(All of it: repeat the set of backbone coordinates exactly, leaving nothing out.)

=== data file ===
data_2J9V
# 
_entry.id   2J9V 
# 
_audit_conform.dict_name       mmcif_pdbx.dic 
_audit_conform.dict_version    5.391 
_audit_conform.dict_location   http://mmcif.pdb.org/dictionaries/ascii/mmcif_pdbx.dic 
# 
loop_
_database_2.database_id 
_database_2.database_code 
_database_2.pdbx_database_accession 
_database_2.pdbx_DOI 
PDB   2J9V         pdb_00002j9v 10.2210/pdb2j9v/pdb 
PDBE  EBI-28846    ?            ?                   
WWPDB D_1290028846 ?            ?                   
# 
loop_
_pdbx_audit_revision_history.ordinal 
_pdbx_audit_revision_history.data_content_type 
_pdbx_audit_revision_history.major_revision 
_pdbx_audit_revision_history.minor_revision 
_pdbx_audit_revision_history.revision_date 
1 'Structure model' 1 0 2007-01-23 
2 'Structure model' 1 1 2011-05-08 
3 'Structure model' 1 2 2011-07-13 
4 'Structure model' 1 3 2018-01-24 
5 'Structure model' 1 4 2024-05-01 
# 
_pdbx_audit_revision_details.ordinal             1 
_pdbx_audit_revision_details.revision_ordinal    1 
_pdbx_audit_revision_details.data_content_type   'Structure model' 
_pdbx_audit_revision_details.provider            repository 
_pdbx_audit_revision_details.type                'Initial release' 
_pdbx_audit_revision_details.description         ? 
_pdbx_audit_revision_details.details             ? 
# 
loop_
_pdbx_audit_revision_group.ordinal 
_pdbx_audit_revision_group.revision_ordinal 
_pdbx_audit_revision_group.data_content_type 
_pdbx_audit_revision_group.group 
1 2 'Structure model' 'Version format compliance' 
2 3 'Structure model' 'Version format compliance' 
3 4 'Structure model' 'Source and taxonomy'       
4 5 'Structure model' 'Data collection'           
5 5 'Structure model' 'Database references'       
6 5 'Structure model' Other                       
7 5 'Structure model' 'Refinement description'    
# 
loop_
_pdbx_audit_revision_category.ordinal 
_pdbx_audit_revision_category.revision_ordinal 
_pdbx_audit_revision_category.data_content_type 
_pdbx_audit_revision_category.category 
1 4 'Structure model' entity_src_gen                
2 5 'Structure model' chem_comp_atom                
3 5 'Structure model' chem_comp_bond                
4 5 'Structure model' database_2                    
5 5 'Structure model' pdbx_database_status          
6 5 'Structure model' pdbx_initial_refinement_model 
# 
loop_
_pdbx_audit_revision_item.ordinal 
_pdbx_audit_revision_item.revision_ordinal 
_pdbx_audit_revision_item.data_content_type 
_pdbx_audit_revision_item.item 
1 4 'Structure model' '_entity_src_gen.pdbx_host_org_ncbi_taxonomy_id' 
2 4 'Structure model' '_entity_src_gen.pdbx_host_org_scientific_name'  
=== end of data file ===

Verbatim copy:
data_2J9V
# 
_entry.id   2J9V 
# 
_audit_conform.dict_name       mmcif_pdbx.dic 
_audit_conform.dict_version    5.391 
_audit_conform.dict_location   http://mmcif.pdb.org/dictionaries/ascii/mmcif_pdbx.dic 
# 
loop_
_database_2.database_id 
_database_2.database_code 
_database_2.pdbx_database_accession 
_database_2.pdbx_DOI 
PDB   2J9V         pdb_00002j9v 10.2210/pdb2j9v/pdb 
PDBE  EBI-28846    ?            ?                   
WWPDB D_1290028846 ?            ?                   
# 
loop_
_pdbx_audit_revision_history.ordinal 
_pdbx_audit_revision_history.data_content_type 
_pdbx_audit_revision_history.major_revision 
_pdbx_audit_revision_history.minor_revision 
_pdbx_audit_revision_history.revision_date 
1 'Structure model' 1 0 2007-01-23 
2 'Structure model' 1 1 2011-05-08 
3 'Structure model' 1 2 2011-07-13 
4 'Structure model' 1 3 2018-01-24 
5 'Structure model' 1 4 2024-05-01 
# 
_pdbx_audit_revision_details.ordinal             1 
_pdbx_audit_revision_details.revision_ordinal    1 
_pdbx_audit_revision_details.data_content_type   'Structure model' 
_pdbx_audit_revision_details.provider            repository 
_pdbx_audit_revision_details.type                'Initial release' 
_pdbx_audit_revision_details.description         ? 
_pdbx_audit_revision_details.details             ? 
# 
loop_
_pdbx_audit_revision_group.ordinal 
_pdbx_audit_revision_group.revision_ordinal 
_pdbx_audit_revision_group.data_content_type 
_pdbx_audit_revision_group.group 
1 2 'Structure model' 'Version format compliance' 
2 3 'Structure model' 'Version format compliance' 
3 4 'Structure model' 'Source and taxonomy'       
4 5 'Structure model' 'Data collection'           
5 5 'Structure model' 'Database references'       
6 5 'Structure model' Other                       
7 5 'Structure model' 'Refinement description'    
# 
loop_
_pdbx_audit_revision_category.ordinal 
_pdbx_audit_revision_category.revision_ordinal 
_pdbx_audit_revision_category.data_content_type 
_pdbx_audit_revision_category.category 
1 4 'Structure model' entity_src_gen                
2 5 'Structure model' chem_comp_atom                
3 5 'Structure model' chem_comp_bond                
4 5 'Structure model' database_2                    
5 5 'Structure model' pdbx_database_status          
6 5 'Structure model' pdbx_initial_refinement_model 
# 
loop_
_pdbx_audit_revision_item.ordinal 
_pdbx_audit_revision_item.revision_ordinal 
_pdbx_audit_revision_item.data_content_type 
_pdbx_audit_revision_item.item 
1 4 'Structure model' '_entity_src_gen.pdbx_host_org_ncbi_taxonomy_id' 
2 4 'Structure model' '_entity_src_gen.pdbx_host_org_scientific_name'  